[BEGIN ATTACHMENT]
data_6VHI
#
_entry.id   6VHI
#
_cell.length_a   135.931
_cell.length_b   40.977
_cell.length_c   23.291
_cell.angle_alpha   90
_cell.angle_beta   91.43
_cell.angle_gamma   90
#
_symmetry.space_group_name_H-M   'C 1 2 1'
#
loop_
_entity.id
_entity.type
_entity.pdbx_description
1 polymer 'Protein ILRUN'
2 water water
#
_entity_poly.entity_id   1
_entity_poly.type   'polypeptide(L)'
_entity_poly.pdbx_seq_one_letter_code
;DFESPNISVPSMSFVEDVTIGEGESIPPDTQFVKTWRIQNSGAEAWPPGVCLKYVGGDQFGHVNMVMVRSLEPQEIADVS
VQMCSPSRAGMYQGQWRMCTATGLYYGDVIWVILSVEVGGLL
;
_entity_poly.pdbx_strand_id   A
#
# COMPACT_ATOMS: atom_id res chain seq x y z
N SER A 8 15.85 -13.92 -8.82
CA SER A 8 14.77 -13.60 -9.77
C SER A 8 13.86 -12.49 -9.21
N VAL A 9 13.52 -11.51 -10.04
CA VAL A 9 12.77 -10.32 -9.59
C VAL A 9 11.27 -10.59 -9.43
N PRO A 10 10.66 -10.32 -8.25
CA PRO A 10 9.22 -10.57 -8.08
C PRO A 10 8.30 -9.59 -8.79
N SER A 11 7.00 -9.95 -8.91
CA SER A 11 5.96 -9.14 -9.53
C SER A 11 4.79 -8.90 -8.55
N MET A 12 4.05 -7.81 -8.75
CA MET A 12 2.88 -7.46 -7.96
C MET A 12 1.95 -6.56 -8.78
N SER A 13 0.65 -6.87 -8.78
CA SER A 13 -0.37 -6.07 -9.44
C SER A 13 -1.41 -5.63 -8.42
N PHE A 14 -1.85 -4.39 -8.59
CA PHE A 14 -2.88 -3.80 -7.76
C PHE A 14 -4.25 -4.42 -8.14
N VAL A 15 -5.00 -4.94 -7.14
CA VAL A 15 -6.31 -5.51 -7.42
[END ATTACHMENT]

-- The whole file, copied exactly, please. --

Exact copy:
data_6VHI
#
_entry.id   6VHI
#
_cell.length_a   135.931
_cell.length_b   40.977
_cell.length_c   23.291
_cell.angle_alpha   90
_cell.angle_beta   91.43
_cell.angle_gamma   90
#
_symmetry.space_group_name_H-M   'C 1 2 1'
#
loop_
_entity.id
_entity.type
_entity.pdbx_description
1 polymer 'Protein ILRUN'
2 water water
#
_entity_poly.entity_id   1
_entity_poly.type   'polypeptide(L)'
_entity_poly.pdbx_seq_one_letter_code
;DFESPNISVPSMSFVEDVTIGEGESIPPDTQFVKTWRIQNSGAEAWPPGVCLKYVGGDQFGHVNMVMVRSLEPQEIADVS
VQMCSPSRAGMYQGQWRMCTATGLYYGDVIWVILSVEVGGLL
;
_entity_poly.pdbx_strand_id   A
#
# COMPACT_ATOMS: atom_id res chain seq x y z
N SER A 8 15.85 -13.92 -8.82
CA SER A 8 14.77 -13.60 -9.77
C SER A 8 13.86 -12.49 -9.21
N VAL A 9 13.52 -11.51 -10.04
CA VAL A 9 12.77 -10.32 -9.59
C VAL A 9 11.27 -10.59 -9.43
N PRO A 10 10.66 -10.32 -8.25
CA PRO A 10 9.22 -10.57 -8.08
C PRO A 10 8.30 -9.59 -8.79
N SER A 11 7.00 -9.95 -8.91
CA SER A 11 5.96 -9.14 -9.53
C SER A 11 4.79 -8.90 -8.55
N MET A 12 4.05 -7.81 -8.75
CA MET A 12 2.88 -7.46 -7.96
C MET A 12 1.95 -6.56 -8.78
N SER A 13 0.65 -6.87 -8.78
CA SER A 13 -0.37 -6.07 -9.44
C SER A 13 -1.41 -5.63 -8.42
N PHE A 14 -1.85 -4.39 -8.59
CA PHE A 14 -2.88 -3.80 -7.76
C PHE A 14 -4.25 -4.42 -8.14
N VAL A 15 -5.00 -4.94 -7.14
CA VAL A 15 -6.31 -5.51 -7.42